Tattoo is a form of body art that has been practiced by different cultures since ages. It is done by piercing the skin with a sharp object that has been dipped in ink to make various patterns. As we can understand that making a tattoo involves puncturing the skin and therefore there would be bleeding. So, that means there is always a chance of infection and disease transmission. This is requires some precautionary steps to be taken. To eliminate the possibility of contamination, most tattoo materials, including inks, ink cups, gloves and needles, are single use. The other materials used in repeated manner are sterilized under special conditions. The only valid way of sterilizing them is using a autoclave - heat/steam/pressure unit which is also used in hospitals. What is Autoclave? an autoclave is used in hospitals to sterilize equipment. It uses heat, steam, and pressure to kill every organism on the equipment. It usually takes about an hour for an autoclave to run a cycle from a cold start to effectively kill all organisms. You can even ask to see the autoclave and sterilization certificate. The tattoo artist should first clean the equipment and then place it in a special pouch before placing it in the autoclave. There is a strip on the outside of the pouch that indicates when the equipment is sterile. If you don't see them, ask the artist about them. If the artist tells you they are unnecessary or "overkill," leave immediately and go look for another studio.
I had my first tattoo with West Coast.Very talented experience young person .very patience in his work..very neat and professional and knows his job well.I recommend anuruddha Kushal and wish him all the best for his good work.keep it up.Very Generous and reasonable price for...MoreThank you for response and see you in next time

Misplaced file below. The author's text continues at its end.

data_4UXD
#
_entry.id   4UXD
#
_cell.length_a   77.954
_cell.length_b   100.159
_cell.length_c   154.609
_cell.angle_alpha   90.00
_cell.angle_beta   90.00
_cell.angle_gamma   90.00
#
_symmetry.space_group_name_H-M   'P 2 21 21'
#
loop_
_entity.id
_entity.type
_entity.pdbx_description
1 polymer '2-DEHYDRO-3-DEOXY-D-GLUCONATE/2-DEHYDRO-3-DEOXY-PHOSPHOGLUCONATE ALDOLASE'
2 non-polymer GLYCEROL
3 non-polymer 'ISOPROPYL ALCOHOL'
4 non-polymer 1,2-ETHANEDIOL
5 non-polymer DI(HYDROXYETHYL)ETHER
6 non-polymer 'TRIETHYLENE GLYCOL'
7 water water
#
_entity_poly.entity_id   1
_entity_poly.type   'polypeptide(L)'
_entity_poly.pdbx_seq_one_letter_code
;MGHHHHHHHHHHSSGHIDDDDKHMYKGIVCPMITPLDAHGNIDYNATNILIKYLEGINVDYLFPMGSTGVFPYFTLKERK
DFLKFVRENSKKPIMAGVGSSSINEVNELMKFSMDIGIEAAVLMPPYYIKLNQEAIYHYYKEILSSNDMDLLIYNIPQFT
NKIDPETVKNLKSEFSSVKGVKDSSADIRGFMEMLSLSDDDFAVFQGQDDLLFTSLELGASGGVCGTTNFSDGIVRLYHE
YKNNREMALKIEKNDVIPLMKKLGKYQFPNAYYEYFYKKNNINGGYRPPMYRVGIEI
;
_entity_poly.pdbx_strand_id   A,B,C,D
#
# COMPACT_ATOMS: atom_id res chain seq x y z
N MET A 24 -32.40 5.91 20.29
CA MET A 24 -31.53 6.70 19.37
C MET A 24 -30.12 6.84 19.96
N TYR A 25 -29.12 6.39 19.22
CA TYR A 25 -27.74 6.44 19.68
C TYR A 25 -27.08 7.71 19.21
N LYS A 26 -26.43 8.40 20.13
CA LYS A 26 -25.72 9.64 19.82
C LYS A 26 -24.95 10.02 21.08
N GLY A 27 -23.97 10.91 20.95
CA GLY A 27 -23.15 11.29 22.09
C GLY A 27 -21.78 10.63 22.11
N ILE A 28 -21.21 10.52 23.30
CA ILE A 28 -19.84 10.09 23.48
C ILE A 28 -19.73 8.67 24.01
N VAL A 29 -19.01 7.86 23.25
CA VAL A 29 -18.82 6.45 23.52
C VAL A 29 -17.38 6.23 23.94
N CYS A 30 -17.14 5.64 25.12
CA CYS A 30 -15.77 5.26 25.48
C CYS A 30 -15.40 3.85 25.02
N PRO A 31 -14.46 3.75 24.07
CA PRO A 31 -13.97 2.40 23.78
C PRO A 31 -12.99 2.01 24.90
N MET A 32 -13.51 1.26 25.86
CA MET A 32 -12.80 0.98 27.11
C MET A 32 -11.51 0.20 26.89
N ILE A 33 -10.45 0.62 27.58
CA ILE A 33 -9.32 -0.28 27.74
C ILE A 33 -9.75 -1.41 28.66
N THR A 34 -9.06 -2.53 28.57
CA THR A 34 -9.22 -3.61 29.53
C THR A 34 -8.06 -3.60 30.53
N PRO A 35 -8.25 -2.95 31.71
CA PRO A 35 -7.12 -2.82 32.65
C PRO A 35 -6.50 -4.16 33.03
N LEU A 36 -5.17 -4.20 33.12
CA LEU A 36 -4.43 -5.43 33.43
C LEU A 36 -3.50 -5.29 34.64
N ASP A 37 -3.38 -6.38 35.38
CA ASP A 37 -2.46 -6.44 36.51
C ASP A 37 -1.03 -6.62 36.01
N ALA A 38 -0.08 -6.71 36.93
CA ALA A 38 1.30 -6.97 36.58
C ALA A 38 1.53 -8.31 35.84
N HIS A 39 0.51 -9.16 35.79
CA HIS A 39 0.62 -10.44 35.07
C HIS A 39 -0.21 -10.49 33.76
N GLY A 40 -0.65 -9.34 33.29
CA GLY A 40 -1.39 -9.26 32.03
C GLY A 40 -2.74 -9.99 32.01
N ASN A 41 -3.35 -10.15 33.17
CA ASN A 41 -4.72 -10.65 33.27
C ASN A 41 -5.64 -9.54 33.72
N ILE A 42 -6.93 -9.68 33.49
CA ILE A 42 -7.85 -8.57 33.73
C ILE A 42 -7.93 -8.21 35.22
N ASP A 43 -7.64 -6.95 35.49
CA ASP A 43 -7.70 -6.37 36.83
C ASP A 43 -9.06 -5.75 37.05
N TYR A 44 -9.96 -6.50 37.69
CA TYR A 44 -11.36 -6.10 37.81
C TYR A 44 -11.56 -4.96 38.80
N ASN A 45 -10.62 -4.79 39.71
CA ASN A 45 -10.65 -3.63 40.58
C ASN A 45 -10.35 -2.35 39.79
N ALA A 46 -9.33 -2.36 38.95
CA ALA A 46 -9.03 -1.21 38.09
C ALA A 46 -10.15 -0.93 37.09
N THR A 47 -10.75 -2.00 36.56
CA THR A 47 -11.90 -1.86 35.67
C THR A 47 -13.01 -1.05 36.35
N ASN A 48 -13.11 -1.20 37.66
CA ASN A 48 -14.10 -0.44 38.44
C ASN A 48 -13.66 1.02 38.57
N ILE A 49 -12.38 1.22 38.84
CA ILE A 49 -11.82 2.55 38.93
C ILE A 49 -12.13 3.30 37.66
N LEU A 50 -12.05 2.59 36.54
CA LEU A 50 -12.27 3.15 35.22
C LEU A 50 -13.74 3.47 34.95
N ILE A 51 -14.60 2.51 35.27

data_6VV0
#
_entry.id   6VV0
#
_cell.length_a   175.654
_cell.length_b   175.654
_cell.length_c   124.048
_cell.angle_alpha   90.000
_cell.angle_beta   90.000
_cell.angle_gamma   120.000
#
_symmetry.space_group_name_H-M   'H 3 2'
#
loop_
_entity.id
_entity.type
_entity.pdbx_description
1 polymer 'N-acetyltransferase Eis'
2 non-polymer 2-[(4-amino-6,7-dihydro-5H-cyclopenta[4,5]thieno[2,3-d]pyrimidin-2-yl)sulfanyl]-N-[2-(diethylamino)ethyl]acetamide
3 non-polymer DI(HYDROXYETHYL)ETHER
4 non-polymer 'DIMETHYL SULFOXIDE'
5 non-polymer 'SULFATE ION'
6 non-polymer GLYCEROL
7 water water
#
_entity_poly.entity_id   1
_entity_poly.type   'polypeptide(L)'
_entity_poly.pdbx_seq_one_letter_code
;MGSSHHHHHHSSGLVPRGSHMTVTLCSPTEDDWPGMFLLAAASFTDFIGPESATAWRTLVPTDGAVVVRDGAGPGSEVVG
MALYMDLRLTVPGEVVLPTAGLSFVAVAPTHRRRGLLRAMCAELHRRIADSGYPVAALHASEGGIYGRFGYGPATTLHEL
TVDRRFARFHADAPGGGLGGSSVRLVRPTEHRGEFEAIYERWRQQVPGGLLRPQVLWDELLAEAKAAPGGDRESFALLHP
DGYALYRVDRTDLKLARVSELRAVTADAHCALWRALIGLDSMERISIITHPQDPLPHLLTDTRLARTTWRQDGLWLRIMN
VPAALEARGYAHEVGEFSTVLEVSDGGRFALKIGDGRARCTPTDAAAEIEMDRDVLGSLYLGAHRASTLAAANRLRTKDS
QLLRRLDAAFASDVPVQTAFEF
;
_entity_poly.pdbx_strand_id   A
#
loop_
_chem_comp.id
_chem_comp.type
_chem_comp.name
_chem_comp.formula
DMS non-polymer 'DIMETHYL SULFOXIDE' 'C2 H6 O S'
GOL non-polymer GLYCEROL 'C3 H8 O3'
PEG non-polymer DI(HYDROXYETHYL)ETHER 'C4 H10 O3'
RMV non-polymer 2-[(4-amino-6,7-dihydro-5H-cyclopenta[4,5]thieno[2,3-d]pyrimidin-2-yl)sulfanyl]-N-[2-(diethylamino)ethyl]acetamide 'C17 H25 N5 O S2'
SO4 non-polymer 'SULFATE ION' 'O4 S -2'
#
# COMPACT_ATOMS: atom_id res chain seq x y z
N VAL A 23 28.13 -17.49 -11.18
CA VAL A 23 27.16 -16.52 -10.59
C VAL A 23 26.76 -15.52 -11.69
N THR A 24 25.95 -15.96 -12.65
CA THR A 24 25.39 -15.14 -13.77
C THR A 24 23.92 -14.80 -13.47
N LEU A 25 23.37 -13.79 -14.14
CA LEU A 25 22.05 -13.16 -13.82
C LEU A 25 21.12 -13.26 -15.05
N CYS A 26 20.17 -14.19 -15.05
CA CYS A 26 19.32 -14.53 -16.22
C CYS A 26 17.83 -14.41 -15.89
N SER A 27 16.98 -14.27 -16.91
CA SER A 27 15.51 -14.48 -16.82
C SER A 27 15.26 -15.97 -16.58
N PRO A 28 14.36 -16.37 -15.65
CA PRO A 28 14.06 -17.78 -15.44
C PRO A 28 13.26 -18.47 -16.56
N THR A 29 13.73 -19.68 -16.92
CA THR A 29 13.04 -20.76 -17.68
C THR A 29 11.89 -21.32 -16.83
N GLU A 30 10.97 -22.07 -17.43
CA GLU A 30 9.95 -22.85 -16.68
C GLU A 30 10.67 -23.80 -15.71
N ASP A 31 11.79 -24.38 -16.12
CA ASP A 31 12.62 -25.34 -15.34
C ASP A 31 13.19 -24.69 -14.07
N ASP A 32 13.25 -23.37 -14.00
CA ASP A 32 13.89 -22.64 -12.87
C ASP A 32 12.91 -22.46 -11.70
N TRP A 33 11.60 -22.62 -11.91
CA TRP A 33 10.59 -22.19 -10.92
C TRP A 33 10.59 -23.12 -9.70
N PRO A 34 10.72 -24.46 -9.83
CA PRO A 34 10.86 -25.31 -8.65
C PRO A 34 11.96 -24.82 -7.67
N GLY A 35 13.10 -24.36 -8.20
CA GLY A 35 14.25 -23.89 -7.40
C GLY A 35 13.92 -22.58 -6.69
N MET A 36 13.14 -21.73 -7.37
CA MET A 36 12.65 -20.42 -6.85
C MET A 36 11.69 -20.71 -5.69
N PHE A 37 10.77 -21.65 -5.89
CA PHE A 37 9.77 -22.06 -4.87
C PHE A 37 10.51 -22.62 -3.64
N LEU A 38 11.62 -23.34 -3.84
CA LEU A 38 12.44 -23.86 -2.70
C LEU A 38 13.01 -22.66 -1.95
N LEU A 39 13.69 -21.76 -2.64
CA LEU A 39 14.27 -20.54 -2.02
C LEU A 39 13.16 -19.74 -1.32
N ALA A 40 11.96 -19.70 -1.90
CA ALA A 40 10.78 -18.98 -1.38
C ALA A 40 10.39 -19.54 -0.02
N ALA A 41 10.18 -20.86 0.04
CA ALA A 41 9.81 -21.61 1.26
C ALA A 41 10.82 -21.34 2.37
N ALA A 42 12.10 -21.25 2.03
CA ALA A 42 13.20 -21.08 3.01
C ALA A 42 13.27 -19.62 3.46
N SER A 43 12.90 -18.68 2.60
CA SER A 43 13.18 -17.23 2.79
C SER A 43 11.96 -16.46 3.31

4.5 based on 15 reviews
Fa Hien cave is nestled in a village about 1 hour from Kalutara. One passes beautiful villages, streams & rivulets & can see village kids jumping off trees in to streams. It is stated that the latest skeletal remains date back 60,000 years. This is subject to carbon dating by the professional bodies related to this subject. there is a Buddhist monastery at the base & the novice monks assist in the maintenance. With no entrance fee & a few Buddhist pilgrims visiting this site, there is barely any funds to maintain such a treasure. The 2 toilets at the base is not suitable for use. This is cobwebs & cockroaches. There are no toilets at the top of the cave.The walk up takes about 20 - 25 minutes. It is best to walk slowly & not over tire your self. A little kiosk at the base is the only form of that offers Fresh King Coconuts, Fruits, bottles of cold water ,carbonated drinks, biscuits & curios. Some of the novice monks are very helpful but lack knowledge of it's history. I recommend that one visits this place & be at the peak of the cave by 05.45 am to watch the sunrise above the misty Mountains. The pathway is not illuminated & therefore take a powerful torch. Wear shoes & long socks as there are a few leaches when it rains. After daylight seek the assistance of a novice monk or a village folk to climb to the top of the rock. There is a little Buddhist shrine at the top. It gives you the feeling of being on top of the world. Remember to eat your breakfast after you come down. If you visit the area during day time when the sun is up, dont forget to take a dip in a stream which is about 500 meters away from the base station. Ask village folk for assistance to choose a safe place to take a dip. The archaeological department have boards at this site but have taken absolutely no steps to preserve this. The Tourist board has no clue as to how they can develop this in to a Gold Mine. My advise to tourist is to take only photographs & do not destroy the environment. Avoid consuming alcohol at this site. Let us help to preserve this global treasure.
4.5 based on 6 reviews
4.5 based on 6 reviews
I came upon this shop only because we were walking on the beach, as there are no signs anywhere! Ranjith's shop was decimated by the Tsunami, but since then he has restocked his damaged showrooms with incredible carvings he himself or his students made themselves. The shop is shockingly packed with every sort of mask, elephant, hindu god and other religious statues as well, in one showroom after another. Then you discover the batiks he makes by himself, clothes sewn by his wife Sujeeva, and paintings he does free hand. He does not advertise, nor does he allow drivers or beachboys to bring people, so he is able to sell cheaper than everywhere!! You won't be disappointed!!